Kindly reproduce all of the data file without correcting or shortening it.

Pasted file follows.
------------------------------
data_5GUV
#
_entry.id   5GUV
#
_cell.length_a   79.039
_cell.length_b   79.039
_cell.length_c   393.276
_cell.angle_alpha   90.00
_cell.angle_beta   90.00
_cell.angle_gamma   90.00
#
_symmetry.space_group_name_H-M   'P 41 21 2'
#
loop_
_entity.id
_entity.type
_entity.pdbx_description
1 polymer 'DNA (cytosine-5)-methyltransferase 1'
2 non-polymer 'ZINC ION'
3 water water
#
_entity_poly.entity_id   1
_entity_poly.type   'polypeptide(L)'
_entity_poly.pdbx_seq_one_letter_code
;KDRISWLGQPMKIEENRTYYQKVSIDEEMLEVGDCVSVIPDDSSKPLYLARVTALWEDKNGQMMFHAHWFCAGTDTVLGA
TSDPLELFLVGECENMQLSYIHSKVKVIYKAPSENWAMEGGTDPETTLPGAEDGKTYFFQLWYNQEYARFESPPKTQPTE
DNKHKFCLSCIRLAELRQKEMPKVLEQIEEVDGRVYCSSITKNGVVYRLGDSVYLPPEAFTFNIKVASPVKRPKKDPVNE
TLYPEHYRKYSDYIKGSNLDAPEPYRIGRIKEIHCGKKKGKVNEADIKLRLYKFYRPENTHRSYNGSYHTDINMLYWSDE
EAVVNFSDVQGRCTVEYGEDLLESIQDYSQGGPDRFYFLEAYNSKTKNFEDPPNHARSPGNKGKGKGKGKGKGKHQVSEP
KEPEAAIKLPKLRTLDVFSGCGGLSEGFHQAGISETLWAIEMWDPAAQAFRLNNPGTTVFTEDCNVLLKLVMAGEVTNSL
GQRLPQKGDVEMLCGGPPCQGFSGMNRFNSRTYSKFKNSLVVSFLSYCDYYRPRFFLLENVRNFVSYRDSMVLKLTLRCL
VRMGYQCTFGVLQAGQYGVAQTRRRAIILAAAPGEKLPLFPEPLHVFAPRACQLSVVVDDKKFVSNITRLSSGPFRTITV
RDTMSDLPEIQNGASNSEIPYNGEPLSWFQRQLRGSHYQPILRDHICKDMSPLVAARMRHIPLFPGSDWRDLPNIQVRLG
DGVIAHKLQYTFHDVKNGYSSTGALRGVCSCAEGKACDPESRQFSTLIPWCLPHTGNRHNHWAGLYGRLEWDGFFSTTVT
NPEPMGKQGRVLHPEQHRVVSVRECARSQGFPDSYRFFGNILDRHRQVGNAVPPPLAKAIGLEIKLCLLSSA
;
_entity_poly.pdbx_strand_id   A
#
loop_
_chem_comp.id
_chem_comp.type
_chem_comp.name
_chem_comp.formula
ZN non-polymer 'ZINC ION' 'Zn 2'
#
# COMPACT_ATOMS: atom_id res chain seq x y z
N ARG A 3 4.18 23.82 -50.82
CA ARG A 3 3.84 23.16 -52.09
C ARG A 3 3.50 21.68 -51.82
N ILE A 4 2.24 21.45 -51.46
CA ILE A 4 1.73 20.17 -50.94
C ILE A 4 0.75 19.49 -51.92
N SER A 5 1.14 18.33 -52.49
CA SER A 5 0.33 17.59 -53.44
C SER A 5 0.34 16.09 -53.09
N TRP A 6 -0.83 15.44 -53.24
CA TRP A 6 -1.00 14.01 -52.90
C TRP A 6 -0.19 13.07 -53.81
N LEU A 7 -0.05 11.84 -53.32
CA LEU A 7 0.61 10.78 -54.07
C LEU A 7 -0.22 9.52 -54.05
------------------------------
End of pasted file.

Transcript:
data_5GUV
#
_entry.id   5GUV
#
_cell.length_a   79.039
_cell.length_b   79.039
_cell.length_c   393.276
_cell.angle_alpha   90.00
_cell.angle_beta   90.00
_cell.angle_gamma   90.00
#
_symmetry.space_group_name_H-M   'P 41 21 2'
#
loop_
_entity.id
_entity.type
_entity.pdbx_description
1 polymer 'DNA (cytosine-5)-methyltransferase 1'
2 non-polymer 'ZINC ION'
3 water water
#
_entity_poly.entity_id   1
_entity_poly.type   'polypeptide(L)'
_entity_poly.pdbx_seq_one_letter_code
;KDRISWLGQPMKIEENRTYYQKVSIDEEMLEVGDCVSVIPDDSSKPLYLARVTALWEDKNGQMMFHAHWFCAGTDTVLGA
TSDPLELFLVGECENMQLSYIHSKVKVIYKAPSENWAMEGGTDPETTLPGAEDGKTYFFQLWYNQEYARFESPPKTQPTE
DNKHKFCLSCIRLAELRQKEMPKVLEQIEEVDGRVYCSSITKNGVVYRLGDSVYLPPEAFTFNIKVASPVKRPKKDPVNE
TLYPEHYRKYSDYIKGSNLDAPEPYRIGRIKEIHCGKKKGKVNEADIKLRLYKFYRPENTHRSYNGSYHTDINMLYWSDE
EAVVNFSDVQGRCTVEYGEDLLESIQDYSQGGPDRFYFLEAYNSKTKNFEDPPNHARSPGNKGKGKGKGKGKGKHQVSEP
KEPEAAIKLPKLRTLDVFSGCGGLSEGFHQAGISETLWAIEMWDPAAQAFRLNNPGTTVFTEDCNVLLKLVMAGEVTNSL
GQRLPQKGDVEMLCGGPPCQGFSGMNRFNSRTYSKFKNSLVVSFLSYCDYYRPRFFLLENVRNFVSYRDSMVLKLTLRCL
VRMGYQCTFGVLQAGQYGVAQTRRRAIILAAAPGEKLPLFPEPLHVFAPRACQLSVVVDDKKFVSNITRLSSGPFRTITV
RDTMSDLPEIQNGASNSEIPYNGEPLSWFQRQLRGSHYQPILRDHICKDMSPLVAARMRHIPLFPGSDWRDLPNIQVRLG
DGVIAHKLQYTFHDVKNGYSSTGALRGVCSCAEGKACDPESRQFSTLIPWCLPHTGNRHNHWAGLYGRLEWDGFFSTTVT
NPEPMGKQGRVLHPEQHRVVSVRECARSQGFPDSYRFFGNILDRHRQVGNAVPPPLAKAIGLEIKLCLLSSA
;
_entity_poly.pdbx_strand_id   A
#
loop_
_chem_comp.id
_chem_comp.type
_chem_comp.name
_chem_comp.formula
ZN non-polymer 'ZINC ION' 'Zn 2'
#
# COMPACT_ATOMS: atom_id res chain seq x y z
N ARG A 3 4.18 23.82 -50.82
CA ARG A 3 3.84 23.16 -52.09
C ARG A 3 3.50 21.68 -51.82
N ILE A 4 2.24 21.45 -51.46
CA ILE A 4 1.73 20.17 -50.94
C ILE A 4 0.75 19.49 -51.92
N SER A 5 1.14 18.33 -52.49
CA SER A 5 0.33 17.59 -53.44
C SER A 5 0.34 16.09 -53.09
N TRP A 6 -0.83 15.44 -53.24
CA TRP A 6 -1.00 14.01 -52.90
C TRP A 6 -0.19 13.07 -53.81
N LEU A 7 -0.05 11.84 -53.32
CA LEU A 7 0.61 10.78 -54.07
C LEU A 7 -0.22 9.52 -54.05